PNR Paper

Corporate Purpose and Financial Performance


Gartenberg, Claudine, Andrea Prat, and George Serafeim. “Corporate Purpose and Financial Performance.” Harvard Business School Working Paper, №17–023, September 2016

Executive Summary

In this paper, the authors want to determine whether employee beliefs in a corporate purpose are associated with superior financial performance or not. They found that, at an aggregate level, purpose is not related to financial performance. However, a subset of firms from the dataset (high purpose/high management clarity firms) have systematically higher accounting and stock market performance. This relation is driven by middle managers and professional staff rather than by senior executives or hourly workers.

Profit Maximization or Purpose Maximization ?

A long-standing argument from the business world is that a corporation’s role is to maximize profits and shareholder value and that any deviation from this role is evidence of agency problems. On the other hand, some business leaders argue that a strong purpose, defined as “a concrete goal or objective for the firm that reaches beyond profit maximization,” is necessary to generate financial success. For example, Virgin’s purpose is “changing business for good”. Given that these firms might make non-profit maximizing decisions, having a strong purpose can be seen as a distraction. However, purpose could be related to financial performance because it might increase employee effort or customer loyalty and satisfaction.

High Purpose Firms and Financial Performance

For this paper, the authors focused on public companies in the US across a broad range of industries. They calculated measures of purpose for 456,666 employees within 429 firms on a six-year period. At an aggregate level, they found that purpose is not related to financial performance.

From this analysis, they identified two groups of organizations with high purpose. The first group is Purpose-Camaraderie (e.g. “This is a fun place to work”; “We are all in this together”; “There is a family or team feeling here”) and the second group is Purpose-Clarity (e.g. “Management makes its expectations clear”; “Management has a clear view of where the organization is going and how to get there”). The authors found that Purpose-Clarity firms generated significant abnormal stock returns, which are estimated between 5.9% and 7.6%.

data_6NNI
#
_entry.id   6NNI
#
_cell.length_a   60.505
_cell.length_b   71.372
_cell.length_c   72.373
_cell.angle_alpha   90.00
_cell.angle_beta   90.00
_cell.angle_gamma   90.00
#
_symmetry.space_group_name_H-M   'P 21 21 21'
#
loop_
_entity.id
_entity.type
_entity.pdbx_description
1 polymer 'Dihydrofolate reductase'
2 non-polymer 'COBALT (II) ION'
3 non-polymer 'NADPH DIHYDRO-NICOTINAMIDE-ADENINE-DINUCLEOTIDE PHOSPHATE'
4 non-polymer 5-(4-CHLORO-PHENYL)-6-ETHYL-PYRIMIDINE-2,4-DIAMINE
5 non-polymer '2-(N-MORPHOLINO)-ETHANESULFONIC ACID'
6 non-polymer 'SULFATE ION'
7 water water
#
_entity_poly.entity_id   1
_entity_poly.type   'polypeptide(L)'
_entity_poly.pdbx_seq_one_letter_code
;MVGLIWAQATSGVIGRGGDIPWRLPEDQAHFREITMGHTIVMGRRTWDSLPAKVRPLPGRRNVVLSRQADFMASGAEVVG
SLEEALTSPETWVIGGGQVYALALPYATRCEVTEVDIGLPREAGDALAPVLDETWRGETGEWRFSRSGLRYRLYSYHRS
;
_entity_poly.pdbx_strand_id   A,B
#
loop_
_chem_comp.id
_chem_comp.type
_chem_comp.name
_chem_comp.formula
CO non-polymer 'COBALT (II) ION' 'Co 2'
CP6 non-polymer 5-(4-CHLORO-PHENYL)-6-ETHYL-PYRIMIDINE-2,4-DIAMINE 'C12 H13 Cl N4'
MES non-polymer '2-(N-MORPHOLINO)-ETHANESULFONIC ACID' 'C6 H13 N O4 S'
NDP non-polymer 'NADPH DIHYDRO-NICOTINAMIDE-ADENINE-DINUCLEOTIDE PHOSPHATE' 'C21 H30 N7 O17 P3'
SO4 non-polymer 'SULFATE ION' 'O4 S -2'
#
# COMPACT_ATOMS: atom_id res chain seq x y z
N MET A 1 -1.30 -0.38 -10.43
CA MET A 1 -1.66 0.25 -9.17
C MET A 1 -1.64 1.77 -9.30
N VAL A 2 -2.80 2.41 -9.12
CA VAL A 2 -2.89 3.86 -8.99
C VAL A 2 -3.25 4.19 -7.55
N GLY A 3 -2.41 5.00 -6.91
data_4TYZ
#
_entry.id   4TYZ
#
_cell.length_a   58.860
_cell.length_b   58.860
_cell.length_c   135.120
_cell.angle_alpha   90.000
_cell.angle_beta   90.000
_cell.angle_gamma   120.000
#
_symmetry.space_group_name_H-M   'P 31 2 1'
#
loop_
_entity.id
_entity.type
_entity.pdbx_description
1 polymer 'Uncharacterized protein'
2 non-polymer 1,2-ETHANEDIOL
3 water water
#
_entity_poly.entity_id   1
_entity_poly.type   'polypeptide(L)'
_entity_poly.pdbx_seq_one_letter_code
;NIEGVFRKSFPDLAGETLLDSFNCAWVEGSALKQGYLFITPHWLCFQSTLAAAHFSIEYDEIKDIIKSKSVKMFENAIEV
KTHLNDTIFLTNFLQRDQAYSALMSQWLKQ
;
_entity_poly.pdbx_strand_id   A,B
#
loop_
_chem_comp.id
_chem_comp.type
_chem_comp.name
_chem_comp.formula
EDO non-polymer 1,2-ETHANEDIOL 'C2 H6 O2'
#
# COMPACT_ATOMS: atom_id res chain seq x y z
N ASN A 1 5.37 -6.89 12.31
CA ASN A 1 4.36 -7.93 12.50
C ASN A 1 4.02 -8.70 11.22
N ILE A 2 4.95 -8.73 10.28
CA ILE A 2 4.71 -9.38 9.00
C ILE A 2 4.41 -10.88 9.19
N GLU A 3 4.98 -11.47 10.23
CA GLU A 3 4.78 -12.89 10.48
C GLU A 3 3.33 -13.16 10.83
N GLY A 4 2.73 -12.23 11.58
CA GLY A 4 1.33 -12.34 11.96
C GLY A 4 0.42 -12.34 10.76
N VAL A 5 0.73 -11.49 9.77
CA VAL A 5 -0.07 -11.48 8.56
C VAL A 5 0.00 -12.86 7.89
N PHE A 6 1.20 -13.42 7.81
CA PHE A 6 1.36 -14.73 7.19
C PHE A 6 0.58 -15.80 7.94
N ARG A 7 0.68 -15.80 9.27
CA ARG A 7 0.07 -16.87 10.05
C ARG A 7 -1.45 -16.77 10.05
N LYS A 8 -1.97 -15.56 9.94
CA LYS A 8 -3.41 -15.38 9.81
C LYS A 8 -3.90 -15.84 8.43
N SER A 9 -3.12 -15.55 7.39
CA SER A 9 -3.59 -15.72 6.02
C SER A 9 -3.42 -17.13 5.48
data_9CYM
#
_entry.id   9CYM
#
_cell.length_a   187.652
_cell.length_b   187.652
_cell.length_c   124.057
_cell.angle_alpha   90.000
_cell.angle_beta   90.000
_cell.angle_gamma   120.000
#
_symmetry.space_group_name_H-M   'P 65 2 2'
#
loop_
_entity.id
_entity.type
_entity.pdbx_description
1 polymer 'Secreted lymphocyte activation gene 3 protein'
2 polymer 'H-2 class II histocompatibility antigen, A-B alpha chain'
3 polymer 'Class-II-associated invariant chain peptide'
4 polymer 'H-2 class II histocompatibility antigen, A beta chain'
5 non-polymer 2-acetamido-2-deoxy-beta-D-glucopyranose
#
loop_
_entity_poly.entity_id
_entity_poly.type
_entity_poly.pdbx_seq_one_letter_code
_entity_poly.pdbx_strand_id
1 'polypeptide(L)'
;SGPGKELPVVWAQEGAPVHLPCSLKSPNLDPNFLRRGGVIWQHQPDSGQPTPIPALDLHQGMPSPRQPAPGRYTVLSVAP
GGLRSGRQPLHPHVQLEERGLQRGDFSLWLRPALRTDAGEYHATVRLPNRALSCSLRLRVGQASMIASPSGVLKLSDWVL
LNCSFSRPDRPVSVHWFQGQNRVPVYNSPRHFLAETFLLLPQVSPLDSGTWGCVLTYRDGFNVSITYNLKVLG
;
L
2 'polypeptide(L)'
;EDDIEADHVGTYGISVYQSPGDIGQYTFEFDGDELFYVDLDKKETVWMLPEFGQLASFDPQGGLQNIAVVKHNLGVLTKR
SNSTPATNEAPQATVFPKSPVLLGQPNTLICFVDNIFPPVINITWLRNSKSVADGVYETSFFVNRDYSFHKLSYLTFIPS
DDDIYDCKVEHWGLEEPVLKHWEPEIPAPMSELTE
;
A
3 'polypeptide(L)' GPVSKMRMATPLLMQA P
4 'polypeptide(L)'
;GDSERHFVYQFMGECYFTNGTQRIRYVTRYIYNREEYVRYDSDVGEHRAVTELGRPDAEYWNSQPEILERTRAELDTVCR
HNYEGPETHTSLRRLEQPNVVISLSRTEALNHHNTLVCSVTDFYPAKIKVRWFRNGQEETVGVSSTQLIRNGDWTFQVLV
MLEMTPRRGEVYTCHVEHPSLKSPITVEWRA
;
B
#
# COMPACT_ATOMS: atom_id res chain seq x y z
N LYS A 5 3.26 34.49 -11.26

Furthermore, the authors found that the more senior the employee, the stronger is the perceived purpose of the organization. In the case of Purpose-Clarity firms, it is solely the middle managers and professionals that drive the relation with financial performance.

Discussion of Mechanisms Influencing Financial Performance

Relational Contracts and Trust
It is the presence of clarity that makes possible for purpose to develop into a relational contract between all levels of employees. Indeed, an inability to clearly communicate expectations and roles in a workplace makes it less likely for different parties to cooperate.

In a decentralized environment, employees have more autonomy and feel more empowered, thus leading to higher levels of perceived purpose. Coupled with high clarity, it results in better and more efficient decision-making.

Customer Loyalty and Satisfaction
Other papers have suggested that purpose leads to higher customer satisfaction and loyalty when customers care about the firm’s purpose.


In this paper, the authors found that an overall measure of purpose is not related to financial performance. However, high purpose firms come in different types: high camaraderie and high clarity workplaces. High clarity firms superior financial performance is driven by the middle ranks of the organization.

Given these findings, senior executives should make sure their expectations are clear and that they communicate their view of where the organization is going and how to get there. In addition, they should make sure that employees feel empowered and that they communicate their purpose to the external world as well.